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Must Read: Federal Government Seizes $500 Million Worth of Counterfeit Luxury Goods, Nordstrom's Q2 Earnings and Sales Beat Expectations

Plus, athleisure is taking over in China.
Photo: Georgie Wileman/Getty Image

Photo: Georgie Wileman/Getty Image

These are the stories making headlines in fashion on Friday.

Federal government seizes $500 million worth of counterfeit luxury goods 
Federal homeland security agents seized a large haul of fake luxury handbags, wallets and belts smuggled through ports in New York City and Los Angeles on Thursday. U.S. Homeland Security Investigations, a branch of the United States Customs and Immigration Enforcement agency, also announced charges in New York City against 33 people in a scheme involving fake goods that had an estimated value of a half billion dollars if passed off as genuine. {The New York Times

Nordstrom's Q2 earnings and sales beat expectations
In Nordstrom's second quarter earnings report, released Thursday, the Seattle-based retailer reported a 4 percent increase in same-store sales in the latest quarter, exceeding analyst expectations and sending shares up as much as 14 percent in late trading. The company also reported a 23 percent gain in e-commerce sales. {Business of Fashion}  

Athleisure is taking over in China 
Sportswear is taking over the apparel industry in China as increased incomes and a greater emphasis on healthy living have brought masses of Chinese millennials into the gym. According to Jing Daily, the athletic wear market grew 12 percent in 2017, while the general apparel market grew only 4 percent. What's more, the sportswear market in China is expected to reach $46.3 billion in value by 2022. {Jing Daily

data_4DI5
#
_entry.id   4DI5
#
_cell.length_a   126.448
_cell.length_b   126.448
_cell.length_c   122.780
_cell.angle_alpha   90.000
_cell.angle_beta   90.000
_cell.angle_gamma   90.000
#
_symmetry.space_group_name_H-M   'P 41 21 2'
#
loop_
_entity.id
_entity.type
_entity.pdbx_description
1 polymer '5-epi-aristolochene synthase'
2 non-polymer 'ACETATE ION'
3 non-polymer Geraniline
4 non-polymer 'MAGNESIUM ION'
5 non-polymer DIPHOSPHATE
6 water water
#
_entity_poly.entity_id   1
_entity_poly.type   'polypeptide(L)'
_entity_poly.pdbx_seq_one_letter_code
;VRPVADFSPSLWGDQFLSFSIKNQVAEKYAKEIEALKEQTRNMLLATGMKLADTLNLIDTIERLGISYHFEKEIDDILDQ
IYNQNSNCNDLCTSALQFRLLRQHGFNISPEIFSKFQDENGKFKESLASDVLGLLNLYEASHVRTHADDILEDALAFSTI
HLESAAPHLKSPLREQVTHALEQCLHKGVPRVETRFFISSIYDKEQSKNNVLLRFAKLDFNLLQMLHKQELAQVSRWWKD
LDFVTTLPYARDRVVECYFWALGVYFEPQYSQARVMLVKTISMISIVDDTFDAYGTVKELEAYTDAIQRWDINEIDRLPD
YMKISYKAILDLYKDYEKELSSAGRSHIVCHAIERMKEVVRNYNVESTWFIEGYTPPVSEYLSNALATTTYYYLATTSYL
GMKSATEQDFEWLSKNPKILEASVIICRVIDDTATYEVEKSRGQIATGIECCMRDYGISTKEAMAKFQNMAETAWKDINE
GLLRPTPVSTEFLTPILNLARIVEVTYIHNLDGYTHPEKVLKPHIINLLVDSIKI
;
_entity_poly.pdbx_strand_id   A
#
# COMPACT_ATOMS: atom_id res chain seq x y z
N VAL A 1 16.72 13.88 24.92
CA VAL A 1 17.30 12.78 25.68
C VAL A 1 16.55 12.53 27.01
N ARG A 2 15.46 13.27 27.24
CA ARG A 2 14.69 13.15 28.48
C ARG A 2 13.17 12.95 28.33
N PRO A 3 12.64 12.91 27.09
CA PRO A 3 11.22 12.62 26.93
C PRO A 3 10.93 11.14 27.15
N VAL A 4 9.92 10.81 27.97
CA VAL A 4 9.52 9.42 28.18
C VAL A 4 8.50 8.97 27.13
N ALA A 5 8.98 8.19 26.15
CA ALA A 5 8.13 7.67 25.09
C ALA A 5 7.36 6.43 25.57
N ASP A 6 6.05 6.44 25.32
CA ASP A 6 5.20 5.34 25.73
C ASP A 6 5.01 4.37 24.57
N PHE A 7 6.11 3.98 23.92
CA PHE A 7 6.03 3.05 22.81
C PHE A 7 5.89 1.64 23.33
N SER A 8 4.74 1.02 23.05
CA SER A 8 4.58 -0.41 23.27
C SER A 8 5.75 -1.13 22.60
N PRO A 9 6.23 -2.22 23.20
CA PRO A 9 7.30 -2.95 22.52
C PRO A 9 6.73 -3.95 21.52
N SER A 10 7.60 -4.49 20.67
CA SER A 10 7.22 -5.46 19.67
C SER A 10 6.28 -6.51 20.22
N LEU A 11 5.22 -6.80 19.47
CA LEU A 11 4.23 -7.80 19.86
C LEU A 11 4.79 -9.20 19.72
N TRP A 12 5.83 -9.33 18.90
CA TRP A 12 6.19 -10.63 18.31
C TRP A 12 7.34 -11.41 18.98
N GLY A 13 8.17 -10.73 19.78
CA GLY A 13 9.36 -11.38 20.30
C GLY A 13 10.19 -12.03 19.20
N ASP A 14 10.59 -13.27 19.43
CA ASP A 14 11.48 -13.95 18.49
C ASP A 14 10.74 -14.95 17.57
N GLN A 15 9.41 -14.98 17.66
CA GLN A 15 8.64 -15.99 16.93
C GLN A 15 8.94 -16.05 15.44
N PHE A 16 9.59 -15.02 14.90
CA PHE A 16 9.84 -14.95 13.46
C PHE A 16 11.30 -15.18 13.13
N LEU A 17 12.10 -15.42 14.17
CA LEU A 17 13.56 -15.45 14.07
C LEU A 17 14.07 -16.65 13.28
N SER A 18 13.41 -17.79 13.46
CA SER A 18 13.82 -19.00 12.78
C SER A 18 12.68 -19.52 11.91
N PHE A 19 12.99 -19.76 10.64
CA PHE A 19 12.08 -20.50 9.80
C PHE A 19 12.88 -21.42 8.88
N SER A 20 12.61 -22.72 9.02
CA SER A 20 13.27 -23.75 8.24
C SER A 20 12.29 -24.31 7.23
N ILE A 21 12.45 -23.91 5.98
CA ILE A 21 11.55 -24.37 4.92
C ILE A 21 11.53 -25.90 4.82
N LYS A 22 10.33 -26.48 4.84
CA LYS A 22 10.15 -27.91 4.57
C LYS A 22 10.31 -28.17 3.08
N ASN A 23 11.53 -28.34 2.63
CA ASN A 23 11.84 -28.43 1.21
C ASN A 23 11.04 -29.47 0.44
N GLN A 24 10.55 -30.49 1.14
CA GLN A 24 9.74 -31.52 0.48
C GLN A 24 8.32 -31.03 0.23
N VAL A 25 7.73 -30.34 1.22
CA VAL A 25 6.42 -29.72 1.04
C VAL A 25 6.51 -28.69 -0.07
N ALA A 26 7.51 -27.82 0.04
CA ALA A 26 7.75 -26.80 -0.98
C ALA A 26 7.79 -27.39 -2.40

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Goop magazine goes independent for its third issue
After producing two issues with Condé Nast, Goop magazine decided to release itself from the tight reins of the publishing giant. The quarterly's third issue, out Sept. 4, was produced entirely in-house with an editorial staff of about 20 and a new distribution partner in Oehler Media. {WWD

Remembering Aretha Franklin, secret style icon
Aretha Franklin, who passed away Thursday, wasn't a trendsetter, writes Robin Givhan for The Washington Post; but she used clothes "to bolster her confidence and to announce to the world that, of one thing she was certain: She was worthy." Franklin didn't care if she was dressed in manner that many people thought was better suited to someone slimmer or younger, "she was simply herself" and "I-wear-what-I-want cool, long before a generation of influencers and bloggers." {The Washington Post

Saks Fifth Avenue dedicates its flagship windows to American designers 
Starting Friday, the windows at the Saks Fifth Avenue flagship will feature custom fashion and backdrops curated by American designers to celebrate the upcoming NYFW. The designers were asked to reflect on what NYFW means to them, and you can see what they come up with in the gallery below. "We look forward to paying homage to American designers that make New York Fashion Week electric and inspirational," said Saks' Chief Merchant Tracy Margolies in an official statement. "New York is a fashion capital of the world and we wanted to celebrate the designers and their creativity that brings the city to life." {Fashionista inbox} 

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